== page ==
A nationwide survey from Consumers Union—the group that publishes Consumer Reports magazine—found that 86% of more than a thousand adults said they would like to see more antibiotic-free meat on store shelves.
Some 60% said they’d be willing to pay more for it, according to CU’s news release.
Wait—I take that back. This isn’t “news.”
Any survey that asks people whether they prefer an improved product over an unimproved one yields results in the 80th (and above) percentile. But that’s because you’re asking what pollsters call a “throwaway question.”
- Would you be in favor of engineering that would produce safer highways?
- Do you think the government should more strictly regulate hazardous toys?
- Would you support laws that would ensure safer food products in restaurants and supermarkets?
You get the idea. Offer a thousand people a clear choice between the status quo and something better, and you’ll reliably get 80%-plus to agree with the statement. In fact, whenever you get 80% of people to agree on anything, you know right there your survey is flawed.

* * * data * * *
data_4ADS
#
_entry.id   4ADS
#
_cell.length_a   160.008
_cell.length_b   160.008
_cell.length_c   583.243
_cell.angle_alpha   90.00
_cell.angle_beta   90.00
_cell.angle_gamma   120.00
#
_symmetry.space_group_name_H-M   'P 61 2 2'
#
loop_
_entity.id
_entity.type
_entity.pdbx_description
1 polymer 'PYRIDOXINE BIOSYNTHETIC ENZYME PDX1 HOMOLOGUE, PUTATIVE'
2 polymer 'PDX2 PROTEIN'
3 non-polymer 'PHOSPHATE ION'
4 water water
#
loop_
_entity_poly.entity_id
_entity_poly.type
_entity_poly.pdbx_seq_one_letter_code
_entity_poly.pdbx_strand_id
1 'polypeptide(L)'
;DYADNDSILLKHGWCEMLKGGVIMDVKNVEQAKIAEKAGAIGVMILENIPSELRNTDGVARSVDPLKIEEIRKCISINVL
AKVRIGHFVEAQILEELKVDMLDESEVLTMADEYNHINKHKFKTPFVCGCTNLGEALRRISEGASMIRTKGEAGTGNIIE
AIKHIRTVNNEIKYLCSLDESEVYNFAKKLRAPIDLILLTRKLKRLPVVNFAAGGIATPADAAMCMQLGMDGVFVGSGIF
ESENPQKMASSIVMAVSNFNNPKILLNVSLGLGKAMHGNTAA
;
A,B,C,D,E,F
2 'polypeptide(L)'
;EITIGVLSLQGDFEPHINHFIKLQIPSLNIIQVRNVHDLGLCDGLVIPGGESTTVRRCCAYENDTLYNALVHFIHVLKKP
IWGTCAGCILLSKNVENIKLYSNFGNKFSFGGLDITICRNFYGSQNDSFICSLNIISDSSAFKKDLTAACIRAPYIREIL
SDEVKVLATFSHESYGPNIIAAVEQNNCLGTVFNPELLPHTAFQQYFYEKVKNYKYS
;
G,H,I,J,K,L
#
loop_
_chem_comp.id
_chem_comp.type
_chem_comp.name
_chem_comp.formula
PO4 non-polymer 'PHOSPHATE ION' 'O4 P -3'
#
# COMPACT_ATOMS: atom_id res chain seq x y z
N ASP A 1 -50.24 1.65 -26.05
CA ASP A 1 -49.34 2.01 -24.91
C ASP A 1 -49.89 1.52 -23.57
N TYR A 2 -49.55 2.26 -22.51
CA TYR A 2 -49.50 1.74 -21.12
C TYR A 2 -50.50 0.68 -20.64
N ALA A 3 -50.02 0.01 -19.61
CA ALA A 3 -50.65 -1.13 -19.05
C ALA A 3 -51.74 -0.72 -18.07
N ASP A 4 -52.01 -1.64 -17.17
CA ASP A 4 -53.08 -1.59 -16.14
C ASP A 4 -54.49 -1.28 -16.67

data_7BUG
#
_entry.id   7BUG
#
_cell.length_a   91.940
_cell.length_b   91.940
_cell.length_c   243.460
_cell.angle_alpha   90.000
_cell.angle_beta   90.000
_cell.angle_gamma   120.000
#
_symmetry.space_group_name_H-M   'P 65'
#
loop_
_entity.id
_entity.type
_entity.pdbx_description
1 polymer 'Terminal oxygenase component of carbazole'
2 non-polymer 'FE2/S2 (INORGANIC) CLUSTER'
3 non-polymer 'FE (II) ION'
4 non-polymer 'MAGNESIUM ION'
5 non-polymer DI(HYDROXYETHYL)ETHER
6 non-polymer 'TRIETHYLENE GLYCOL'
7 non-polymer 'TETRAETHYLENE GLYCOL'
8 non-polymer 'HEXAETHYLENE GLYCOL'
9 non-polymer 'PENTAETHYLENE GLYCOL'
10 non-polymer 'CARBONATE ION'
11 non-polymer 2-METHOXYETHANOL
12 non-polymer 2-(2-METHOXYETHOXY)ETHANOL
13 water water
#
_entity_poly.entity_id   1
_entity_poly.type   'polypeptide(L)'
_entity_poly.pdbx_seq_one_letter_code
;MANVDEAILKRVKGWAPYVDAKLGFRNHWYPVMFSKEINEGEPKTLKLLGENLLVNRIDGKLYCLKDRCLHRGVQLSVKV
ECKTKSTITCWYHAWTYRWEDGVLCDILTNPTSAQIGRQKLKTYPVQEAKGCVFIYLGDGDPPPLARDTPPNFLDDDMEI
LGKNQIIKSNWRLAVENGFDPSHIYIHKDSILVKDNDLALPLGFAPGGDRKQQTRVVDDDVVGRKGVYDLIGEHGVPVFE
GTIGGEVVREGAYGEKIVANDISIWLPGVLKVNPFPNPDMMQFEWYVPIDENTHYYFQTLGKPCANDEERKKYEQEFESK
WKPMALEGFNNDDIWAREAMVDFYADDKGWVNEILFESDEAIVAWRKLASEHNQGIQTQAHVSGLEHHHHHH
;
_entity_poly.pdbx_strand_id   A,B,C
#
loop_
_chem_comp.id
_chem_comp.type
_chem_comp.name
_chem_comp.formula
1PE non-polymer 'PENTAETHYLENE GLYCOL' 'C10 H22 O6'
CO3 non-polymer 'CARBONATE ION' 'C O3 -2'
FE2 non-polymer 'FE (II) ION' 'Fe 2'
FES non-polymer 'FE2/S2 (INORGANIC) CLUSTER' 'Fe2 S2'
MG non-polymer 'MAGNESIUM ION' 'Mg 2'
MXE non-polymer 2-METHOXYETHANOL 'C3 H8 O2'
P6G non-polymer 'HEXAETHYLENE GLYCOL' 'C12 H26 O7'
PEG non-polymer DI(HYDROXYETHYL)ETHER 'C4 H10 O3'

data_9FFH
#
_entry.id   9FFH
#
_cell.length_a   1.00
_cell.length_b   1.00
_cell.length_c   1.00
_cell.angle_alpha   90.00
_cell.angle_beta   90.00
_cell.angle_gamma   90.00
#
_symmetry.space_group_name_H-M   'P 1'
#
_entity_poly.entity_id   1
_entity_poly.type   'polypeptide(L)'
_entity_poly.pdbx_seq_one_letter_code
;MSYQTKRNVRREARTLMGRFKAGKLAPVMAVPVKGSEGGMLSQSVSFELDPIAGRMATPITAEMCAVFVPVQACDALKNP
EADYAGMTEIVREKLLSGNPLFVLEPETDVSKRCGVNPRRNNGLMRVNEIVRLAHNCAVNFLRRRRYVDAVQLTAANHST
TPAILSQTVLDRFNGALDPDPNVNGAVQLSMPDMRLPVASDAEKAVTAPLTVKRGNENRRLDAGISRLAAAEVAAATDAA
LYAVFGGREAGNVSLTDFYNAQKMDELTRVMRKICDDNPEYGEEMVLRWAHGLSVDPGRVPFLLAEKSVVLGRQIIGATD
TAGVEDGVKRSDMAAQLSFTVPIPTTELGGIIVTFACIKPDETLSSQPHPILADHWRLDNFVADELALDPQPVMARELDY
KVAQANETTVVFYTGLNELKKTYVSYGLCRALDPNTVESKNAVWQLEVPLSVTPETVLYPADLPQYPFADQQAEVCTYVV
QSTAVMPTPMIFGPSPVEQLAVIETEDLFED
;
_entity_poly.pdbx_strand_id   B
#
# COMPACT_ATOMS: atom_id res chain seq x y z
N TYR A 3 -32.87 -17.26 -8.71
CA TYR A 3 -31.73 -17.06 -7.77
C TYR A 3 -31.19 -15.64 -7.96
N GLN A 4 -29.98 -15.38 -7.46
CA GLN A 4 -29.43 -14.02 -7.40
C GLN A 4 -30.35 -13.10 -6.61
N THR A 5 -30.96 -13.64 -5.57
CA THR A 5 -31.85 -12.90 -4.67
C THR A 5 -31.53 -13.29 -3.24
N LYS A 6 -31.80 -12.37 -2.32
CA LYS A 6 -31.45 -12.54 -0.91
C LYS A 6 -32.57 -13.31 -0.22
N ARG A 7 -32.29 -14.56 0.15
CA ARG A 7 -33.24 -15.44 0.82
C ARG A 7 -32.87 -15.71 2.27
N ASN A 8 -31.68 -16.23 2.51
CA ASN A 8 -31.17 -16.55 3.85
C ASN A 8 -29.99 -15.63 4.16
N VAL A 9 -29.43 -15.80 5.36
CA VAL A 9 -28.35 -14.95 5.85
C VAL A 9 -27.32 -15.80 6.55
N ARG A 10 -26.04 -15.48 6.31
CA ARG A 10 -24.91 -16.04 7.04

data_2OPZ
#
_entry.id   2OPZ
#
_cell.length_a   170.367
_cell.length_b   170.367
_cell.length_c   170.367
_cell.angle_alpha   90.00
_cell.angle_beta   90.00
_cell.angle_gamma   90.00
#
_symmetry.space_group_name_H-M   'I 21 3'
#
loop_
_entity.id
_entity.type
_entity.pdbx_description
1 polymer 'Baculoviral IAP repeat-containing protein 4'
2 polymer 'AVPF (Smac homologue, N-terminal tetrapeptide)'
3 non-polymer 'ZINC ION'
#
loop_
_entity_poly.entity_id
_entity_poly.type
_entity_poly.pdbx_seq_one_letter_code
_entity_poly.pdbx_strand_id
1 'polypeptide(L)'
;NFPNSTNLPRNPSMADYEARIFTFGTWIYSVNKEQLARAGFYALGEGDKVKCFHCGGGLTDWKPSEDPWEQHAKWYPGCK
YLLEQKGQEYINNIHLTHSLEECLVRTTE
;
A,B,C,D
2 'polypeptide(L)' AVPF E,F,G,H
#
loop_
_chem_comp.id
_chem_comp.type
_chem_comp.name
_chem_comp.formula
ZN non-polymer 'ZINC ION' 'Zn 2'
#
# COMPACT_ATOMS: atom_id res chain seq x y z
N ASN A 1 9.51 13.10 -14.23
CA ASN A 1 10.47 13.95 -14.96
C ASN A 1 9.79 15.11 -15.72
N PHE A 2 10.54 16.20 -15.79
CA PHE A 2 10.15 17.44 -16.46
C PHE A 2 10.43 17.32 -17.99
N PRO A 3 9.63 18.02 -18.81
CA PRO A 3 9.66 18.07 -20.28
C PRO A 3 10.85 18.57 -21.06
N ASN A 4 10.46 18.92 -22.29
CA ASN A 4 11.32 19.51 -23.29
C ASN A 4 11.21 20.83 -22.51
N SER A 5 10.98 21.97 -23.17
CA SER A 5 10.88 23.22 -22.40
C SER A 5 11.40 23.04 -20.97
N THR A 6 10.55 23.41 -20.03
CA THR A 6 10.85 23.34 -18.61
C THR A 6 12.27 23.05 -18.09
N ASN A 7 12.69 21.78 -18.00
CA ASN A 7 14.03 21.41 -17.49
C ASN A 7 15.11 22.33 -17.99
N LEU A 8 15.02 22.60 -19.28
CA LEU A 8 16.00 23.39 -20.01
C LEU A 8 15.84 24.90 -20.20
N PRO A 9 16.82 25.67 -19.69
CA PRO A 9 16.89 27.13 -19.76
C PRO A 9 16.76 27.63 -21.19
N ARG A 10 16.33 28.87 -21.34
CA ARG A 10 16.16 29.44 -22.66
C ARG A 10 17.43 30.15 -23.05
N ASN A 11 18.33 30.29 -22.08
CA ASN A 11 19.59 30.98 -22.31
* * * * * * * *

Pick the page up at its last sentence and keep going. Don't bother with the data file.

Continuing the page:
What was less publicized but more relevant to those in the meat industry, however, wasn’t the biased questions but Consumers Union’s strategy for moving forward on an issue they have embraced for years.
“If we are going to tackle this problem, we have to reduce the use [of antibiotics] in animals,” Jean Halloran, the group’s Director of Food Policy Initiatives, told reporters in discussing antibiotic resistance. “The government seems unable to take this step, so we’re looking at the marketplace. It’s supermarkets who stock these products, and consumers who buy them.”
That’s a well-known tactic: Attack the retailer, who must face consumers on a daily basis. Get them to suffer pushback, the thinking goes, and they’ll demand changes from their suppliers, rather than face complaints from customers.
Nothing wrong with using the marketplace to drive change. Most of the time, that’s a more effective way to promote an agenda.
The problem with Consumers Union however, is that they have a litany of problems they want “solved,” and they’re certainly not limiting their advocacy to marketplace manipulation. CU has been one of the most vocal supporters of regulatory action to ban the use of animal antibiotics, and their frustration in not getting such a law passed is evident in the quote from the policy director.